I am still talking to Black Conservatives across Michigan about educational reform here in the state. I keep reminding them that we are responsible for creating innovative ways to educate our children. We are responsible for transforming the educational process.
Since the Democrats have taken control of Congress on a federal level how man people are aware that the federal government spends more than $66 billion on K–12 education: more than $1,400 for every public school student in the United States. This $66 billion is channeled through dozens of government agencies and hundreds of programs, but parents have little or no control over how their child’s share of federal education funding is spent.
This is problematic. Especially for parents who live in the hood.
Parental choice in education represents the ultimate form of accountability to parents. To bring this home Democrats should reform federal education programs to give parents control over how their child’s share of federal education funding is used.
The federal government runs more than a hundred K–12 education programs. Congress should support program eliminations and consolidations under the President’s FY 2007 budget. It should also concentrate federal funds on the disadvantaged students for whom federal education programs were originally intended and give states the opportunity to consolidate programs and use existing federal education funding for student-focused grants.
The Heritage Foundation has also pointed out the following:
- Dispel the myth that federal education spending leads to improved educational achievement and freeze the growth in education spending. If President Bush’s FY 2007 budget proposal is approved, education funding for programs under No Child Left Behind will have increased 40 percent ($17.3 billion to $24.4 billion) since he took office. Some have called for even more spending on federal education programs. However, lack of money is not the problem. Over the past three decades, per-pupil education spending has doubled as test scores have remained stagnant.
The federal government has a limited ability to improve schools across the nation. Rather than increasing spending, the federal government should increase the efficiency of its existing education programs. The current education system wastes resources: As much as 40 cents on the dollar may be lost between Washington and the classroom. The solution is to make sure that more dollars reach the classroom by streamlining federal education programs and giving parents rather than bureaucrats control of education resources.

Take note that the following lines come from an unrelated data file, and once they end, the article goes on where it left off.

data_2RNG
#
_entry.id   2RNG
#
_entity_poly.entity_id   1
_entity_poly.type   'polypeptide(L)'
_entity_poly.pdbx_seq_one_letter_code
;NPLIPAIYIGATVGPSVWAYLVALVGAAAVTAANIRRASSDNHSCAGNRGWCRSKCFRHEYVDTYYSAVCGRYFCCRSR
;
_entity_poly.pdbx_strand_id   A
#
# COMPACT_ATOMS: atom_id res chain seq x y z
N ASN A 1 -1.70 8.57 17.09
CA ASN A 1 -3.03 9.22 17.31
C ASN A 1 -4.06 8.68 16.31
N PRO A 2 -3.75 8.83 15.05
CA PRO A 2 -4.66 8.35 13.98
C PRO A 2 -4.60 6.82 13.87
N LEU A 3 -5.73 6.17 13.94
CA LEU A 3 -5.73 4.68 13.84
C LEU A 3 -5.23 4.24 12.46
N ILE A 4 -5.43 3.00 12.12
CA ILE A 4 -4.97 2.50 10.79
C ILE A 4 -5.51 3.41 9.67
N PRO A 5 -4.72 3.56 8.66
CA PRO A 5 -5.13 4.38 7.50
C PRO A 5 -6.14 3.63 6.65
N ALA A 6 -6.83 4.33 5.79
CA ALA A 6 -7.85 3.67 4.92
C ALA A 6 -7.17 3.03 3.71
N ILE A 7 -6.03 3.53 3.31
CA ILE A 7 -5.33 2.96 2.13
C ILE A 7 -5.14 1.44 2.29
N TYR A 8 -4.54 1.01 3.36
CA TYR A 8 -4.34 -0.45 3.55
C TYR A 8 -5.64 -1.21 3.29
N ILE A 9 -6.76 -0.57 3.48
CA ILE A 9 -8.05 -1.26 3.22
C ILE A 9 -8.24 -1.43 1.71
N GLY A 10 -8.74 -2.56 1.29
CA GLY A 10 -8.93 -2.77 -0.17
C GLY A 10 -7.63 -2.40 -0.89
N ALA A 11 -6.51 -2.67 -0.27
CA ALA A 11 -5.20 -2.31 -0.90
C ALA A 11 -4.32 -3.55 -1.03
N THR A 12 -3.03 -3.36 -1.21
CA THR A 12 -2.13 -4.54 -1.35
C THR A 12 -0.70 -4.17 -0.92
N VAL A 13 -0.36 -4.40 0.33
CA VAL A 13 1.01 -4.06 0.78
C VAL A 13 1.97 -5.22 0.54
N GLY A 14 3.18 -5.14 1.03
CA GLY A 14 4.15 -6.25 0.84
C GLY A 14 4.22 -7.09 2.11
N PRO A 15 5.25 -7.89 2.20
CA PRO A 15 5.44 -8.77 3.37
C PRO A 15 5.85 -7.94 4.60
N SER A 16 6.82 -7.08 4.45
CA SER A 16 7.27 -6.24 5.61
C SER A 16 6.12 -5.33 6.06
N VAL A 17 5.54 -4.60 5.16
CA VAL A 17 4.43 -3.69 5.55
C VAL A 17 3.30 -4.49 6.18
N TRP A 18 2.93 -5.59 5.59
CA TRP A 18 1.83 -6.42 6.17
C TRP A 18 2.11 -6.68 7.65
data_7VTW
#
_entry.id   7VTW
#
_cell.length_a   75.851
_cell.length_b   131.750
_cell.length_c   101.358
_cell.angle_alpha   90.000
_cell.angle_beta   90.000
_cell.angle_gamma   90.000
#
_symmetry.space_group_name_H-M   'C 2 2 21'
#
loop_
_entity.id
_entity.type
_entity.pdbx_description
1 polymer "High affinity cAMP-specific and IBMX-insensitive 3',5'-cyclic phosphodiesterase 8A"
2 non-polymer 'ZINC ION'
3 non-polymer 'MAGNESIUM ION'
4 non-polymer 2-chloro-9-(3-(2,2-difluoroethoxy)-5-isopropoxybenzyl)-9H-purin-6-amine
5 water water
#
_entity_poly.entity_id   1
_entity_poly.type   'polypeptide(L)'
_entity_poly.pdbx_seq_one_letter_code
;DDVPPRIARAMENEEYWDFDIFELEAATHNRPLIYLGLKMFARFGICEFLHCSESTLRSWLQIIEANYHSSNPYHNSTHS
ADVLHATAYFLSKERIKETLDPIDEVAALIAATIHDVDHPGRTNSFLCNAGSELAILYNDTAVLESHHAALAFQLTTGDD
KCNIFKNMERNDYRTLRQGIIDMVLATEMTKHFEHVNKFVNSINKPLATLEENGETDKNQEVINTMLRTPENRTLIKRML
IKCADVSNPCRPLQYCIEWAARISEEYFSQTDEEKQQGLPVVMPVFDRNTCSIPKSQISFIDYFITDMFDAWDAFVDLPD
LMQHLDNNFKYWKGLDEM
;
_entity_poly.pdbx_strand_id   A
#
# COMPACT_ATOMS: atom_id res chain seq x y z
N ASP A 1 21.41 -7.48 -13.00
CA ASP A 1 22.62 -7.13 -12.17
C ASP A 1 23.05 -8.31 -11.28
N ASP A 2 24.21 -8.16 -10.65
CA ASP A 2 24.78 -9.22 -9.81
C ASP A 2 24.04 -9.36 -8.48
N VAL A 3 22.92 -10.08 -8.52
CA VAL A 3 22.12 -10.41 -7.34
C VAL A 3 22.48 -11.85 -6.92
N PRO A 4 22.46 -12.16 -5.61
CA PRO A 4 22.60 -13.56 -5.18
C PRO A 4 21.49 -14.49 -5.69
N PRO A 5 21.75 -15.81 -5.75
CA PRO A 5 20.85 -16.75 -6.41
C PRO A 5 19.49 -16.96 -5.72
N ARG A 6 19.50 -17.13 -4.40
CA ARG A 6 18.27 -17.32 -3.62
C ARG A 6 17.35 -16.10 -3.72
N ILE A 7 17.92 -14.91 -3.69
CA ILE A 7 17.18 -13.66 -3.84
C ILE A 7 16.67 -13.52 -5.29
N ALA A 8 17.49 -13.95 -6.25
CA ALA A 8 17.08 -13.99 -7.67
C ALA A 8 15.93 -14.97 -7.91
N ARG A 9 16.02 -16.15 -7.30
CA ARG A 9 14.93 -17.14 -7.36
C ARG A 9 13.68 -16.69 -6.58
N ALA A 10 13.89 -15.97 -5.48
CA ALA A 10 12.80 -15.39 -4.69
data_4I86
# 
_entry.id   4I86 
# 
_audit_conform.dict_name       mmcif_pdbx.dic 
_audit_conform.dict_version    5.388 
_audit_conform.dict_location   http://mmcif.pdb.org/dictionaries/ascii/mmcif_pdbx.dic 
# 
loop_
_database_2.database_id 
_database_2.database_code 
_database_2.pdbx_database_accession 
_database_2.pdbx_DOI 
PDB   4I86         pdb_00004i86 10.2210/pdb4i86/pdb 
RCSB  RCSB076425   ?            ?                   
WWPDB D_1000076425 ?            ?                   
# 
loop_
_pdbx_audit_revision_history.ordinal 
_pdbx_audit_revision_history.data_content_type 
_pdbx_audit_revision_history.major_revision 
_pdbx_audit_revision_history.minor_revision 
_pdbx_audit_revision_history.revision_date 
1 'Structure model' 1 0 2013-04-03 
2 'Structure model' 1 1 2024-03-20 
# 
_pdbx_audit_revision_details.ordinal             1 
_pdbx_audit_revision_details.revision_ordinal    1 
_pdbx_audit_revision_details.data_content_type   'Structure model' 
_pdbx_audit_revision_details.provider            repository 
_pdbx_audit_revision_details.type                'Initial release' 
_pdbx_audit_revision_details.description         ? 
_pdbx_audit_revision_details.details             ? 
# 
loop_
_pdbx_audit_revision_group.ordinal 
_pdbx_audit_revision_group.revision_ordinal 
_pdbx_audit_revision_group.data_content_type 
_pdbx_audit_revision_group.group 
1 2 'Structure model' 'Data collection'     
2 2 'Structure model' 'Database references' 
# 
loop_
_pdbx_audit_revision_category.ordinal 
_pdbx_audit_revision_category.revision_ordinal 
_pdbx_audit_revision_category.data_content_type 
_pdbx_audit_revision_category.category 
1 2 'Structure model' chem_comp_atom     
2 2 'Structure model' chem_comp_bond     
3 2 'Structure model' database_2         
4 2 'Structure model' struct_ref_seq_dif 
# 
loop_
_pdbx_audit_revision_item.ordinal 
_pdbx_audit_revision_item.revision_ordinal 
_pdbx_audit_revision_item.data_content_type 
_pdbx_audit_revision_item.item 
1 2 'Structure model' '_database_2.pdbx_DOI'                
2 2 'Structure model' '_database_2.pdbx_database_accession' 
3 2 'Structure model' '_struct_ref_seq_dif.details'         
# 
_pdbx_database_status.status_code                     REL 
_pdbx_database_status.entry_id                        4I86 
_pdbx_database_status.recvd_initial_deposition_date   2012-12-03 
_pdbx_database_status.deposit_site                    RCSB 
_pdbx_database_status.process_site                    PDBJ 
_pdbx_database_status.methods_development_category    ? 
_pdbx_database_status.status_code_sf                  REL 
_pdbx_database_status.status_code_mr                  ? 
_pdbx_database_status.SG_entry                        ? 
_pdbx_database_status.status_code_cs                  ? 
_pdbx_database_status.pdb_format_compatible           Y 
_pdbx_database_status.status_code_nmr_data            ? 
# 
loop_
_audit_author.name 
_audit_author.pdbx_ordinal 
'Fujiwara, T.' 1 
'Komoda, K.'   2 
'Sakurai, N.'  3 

- Federal education funding increased tenfold between 1965 and 2001 and has more than doubled since 1990.
- Despite 35 years of federal intervention, results from the National Assessment of Educational Progress (NAEP) show that a distinct gap persists between students who are eligible for the free- and reduced-priced lunch program and other students.
- Spending per student has nearly doubled in the past 30 years, but test scores have seen no significant improvement.
- American 8th graders ranked 19th out of 38 countries on the most recent international mathematics comparison and 18th in science. On the Third International Mathematics and Science Study (1995), which tested 12th graders, American students were ranked 19th out of 21 countries in both math and science general knowledge.
- While less than three-quarters of white students graduate from high school, only half of America’s black and Hispanic students graduate.
- During the 2002 school year, the average pupil-to-teacher ratio nationwide was 16 to 1, and the average class size was 22 students.
- The pupil-to-teacher ratio in public schools decreased from 22.3 pupils per teacher in 1970 to 16.1 pupils per teacher in 1999.
- By dividing the average student NAEP achievement scores by per-pupil spending data, researchers found that between 1970–1971 and 1998–1999, school productivity "fell by between 55 and 73 percent, depending on skill and age cohort tested." If "schools today were as productive as they were in 1970–71, the average 17-year-old would have a score that fewer than 5 percent of 17-year-olds currently attain."
- Publicly funded vouchers cost state and local governments less than the average per-pupil expenditures in areas where students are served by vouchers.
- Teachers earn more per hour than employees in fields with similar educational and credentialing requirements. The Bureau of Labor Statistics’ National Compensation Survey calculated that the average hourly wage in this category of employment was $27.49 in 2000. "The average earnings for all three categories of teachers exceeded the average for all professional workers."
- Girls outscore boys in reading, writing, civics, and the arts. On the 2004 NAEP long-term trend reading assessment, girls outperformed boys on average scores in all three age groups (9, 13, and 17 years). By the 12th grade, the average score for girls was 24 points higher.